Welcome to The Moodie Davitt Podcast. Today’s episode features Oana Damian, Founder of Damazo Group, a UK-based boutique consulting company, which provides advisory services on commercial due diligence and airport commercial planning projects worldwide.
Damazo specialises in non-aeronautical revenue analysis and forecast modelling. It places particular emphasis on the role of technology and industry innovations in improving the passenger experience and increasing commercial revenues.
In the COVID-19 era and beyond, technology and innovation, often interlinked, will play a critical role in first the recovery and then, hopefully, the flourishing of airport commercial revenues. Martin Moodie spoke to Ms Damian by Zoom in Dominican Republic recently.
It’s a fascinating interview, in which Ms Damian contends that airports ultimately may benefit from some of the changes forced on them by the COVID-19 crisis.
[Click on Podcast icon to hear Oana Damian talk to Martin Moodie]
Asked how she believes passenger behaviour – and the passenger experience – will change as a result of COVID-19, Ms Damian says: “That’s something that we all think about in the industry right now… and I see it as a grand opportunity.
“Because of infrastructure capacity constraints, certain processes have had to be moved off airport in the past. That was because air traffic was growing at such a pace that infrastructure development could not keep cope. Now we may be talking about exactly the same thing in terms of moving certain processes off airport and engaging with passengers early.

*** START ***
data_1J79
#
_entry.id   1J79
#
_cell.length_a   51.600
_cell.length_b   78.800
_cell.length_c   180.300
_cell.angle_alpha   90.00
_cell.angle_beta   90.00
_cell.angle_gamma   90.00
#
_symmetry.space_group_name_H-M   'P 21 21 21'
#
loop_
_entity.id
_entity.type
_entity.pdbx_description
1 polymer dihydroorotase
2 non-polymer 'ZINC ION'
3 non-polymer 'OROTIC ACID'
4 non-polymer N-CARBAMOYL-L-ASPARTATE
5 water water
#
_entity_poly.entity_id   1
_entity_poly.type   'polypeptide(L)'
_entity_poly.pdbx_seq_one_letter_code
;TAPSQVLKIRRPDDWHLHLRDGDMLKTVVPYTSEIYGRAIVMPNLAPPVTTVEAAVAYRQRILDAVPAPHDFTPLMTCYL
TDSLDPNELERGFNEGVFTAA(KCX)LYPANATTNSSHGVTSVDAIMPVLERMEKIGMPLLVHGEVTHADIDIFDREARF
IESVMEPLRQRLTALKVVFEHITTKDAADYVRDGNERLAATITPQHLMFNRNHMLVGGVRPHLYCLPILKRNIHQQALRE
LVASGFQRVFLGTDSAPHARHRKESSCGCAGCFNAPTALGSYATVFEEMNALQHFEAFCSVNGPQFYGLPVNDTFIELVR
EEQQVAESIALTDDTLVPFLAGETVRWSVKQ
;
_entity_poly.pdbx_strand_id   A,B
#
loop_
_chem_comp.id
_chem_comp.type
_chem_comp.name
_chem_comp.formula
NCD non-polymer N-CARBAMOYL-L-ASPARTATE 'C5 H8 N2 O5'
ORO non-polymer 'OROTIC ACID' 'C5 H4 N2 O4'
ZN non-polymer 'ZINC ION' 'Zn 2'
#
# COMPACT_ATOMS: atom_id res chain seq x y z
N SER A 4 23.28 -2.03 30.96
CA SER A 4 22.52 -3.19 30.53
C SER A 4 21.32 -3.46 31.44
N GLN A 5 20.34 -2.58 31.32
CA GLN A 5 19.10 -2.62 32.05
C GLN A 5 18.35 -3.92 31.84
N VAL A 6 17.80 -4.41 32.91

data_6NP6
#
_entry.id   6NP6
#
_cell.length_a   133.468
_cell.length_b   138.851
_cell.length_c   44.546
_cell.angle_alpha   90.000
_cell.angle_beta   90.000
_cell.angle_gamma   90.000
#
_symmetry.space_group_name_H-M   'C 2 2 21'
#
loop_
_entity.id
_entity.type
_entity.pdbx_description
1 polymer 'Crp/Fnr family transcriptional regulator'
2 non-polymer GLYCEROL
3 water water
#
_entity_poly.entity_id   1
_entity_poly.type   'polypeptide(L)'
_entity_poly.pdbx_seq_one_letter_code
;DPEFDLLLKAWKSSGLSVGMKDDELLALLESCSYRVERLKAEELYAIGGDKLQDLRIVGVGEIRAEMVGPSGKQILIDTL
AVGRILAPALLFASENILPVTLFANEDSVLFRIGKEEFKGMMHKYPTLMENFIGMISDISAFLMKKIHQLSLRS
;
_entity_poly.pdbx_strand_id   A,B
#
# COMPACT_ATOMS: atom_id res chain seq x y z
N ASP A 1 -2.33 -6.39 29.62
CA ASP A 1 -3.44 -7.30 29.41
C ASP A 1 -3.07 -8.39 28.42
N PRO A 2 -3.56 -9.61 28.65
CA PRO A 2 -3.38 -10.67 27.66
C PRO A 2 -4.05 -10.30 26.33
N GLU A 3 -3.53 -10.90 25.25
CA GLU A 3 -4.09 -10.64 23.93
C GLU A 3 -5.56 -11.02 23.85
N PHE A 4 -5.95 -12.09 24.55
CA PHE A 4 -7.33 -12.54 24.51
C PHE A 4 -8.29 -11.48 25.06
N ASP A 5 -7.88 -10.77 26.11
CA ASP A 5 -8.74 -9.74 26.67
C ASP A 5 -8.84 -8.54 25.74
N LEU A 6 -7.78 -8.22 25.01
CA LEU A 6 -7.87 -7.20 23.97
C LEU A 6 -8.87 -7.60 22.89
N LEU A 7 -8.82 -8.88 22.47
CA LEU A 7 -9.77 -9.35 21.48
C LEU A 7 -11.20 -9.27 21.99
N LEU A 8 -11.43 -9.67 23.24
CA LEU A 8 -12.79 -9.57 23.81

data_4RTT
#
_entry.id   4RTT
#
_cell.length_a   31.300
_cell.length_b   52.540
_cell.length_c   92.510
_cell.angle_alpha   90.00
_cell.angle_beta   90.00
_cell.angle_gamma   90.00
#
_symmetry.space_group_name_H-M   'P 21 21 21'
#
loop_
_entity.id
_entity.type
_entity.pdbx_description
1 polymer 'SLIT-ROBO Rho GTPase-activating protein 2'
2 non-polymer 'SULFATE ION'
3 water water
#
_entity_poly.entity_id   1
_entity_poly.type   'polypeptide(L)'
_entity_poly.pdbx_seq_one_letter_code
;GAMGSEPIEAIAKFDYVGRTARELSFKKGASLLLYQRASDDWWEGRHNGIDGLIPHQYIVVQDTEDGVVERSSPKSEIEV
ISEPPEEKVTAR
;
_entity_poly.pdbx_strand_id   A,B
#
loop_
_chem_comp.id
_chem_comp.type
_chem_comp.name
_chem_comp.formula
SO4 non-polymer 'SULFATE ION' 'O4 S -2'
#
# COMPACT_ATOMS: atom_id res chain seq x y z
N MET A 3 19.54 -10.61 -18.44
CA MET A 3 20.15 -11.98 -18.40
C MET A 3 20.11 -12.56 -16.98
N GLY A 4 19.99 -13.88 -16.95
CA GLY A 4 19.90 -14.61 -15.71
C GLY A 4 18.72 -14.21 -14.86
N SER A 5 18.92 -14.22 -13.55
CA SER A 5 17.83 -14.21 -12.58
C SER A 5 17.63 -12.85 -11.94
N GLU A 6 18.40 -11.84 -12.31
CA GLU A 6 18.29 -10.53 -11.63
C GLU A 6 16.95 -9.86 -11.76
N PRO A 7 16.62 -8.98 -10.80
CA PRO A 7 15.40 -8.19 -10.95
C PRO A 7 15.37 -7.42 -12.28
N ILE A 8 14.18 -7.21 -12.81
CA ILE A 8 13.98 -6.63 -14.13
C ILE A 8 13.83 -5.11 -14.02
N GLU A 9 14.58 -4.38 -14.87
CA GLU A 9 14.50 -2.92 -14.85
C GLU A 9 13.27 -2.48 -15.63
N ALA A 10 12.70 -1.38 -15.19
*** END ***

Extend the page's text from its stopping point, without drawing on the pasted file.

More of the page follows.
“This time it’s for different reasons… because of the health and safety norms that have to be created within airports. This gives an opportunity that airports didn’t necessarily have before to become destinations, or brands in their own right.
“So far, within the travel ecosystem, the institutions that actually can be regarded as brands and have most communication with the passengers are the airlines. Less so the duty free companies because everyone simply calls it ‘duty free’ – unless you’re in the industry you don’t make a distinction between Dufry or Lotte or World Duty Free – even though these companies have developed their own loyalty programmes. But those go with hand in hand with the most frequent shoppers as opposed to necessarily the most frequent travellers.
“The airports have been regarded as a necessary and irreplaceable piece of infrastructure within the travel ecosystem, but one that didn’t necessarily have a brand of its own… unless you talk maybe about airports such as Changi, Zürich, Munich and London Heathrow that have managed to position themselves as a brand within the passenger mind.
“Now this is an opportunity to engage with the passenger early… and create a link of communication that didn’t exist before. In the long run, you can not only develop your infrastructure in accordance with where you see passenger movements and behaviour, but also increase your ancillary revenue by engaging with the brands within the airport and offering a consolidated offering. And one that actually speaks to the passenger as opposed to the offering that you’ve set at the beginning of creating the terminal without necessarily taking all other factors into consideration.
“Plus this is a way that airports can now instil confidence within the passengers before they travel, hence engaging with them. Thus obtaining their data and further down the line using that data in a way that engages the passenger and that is commercially profitable to the airport itself.”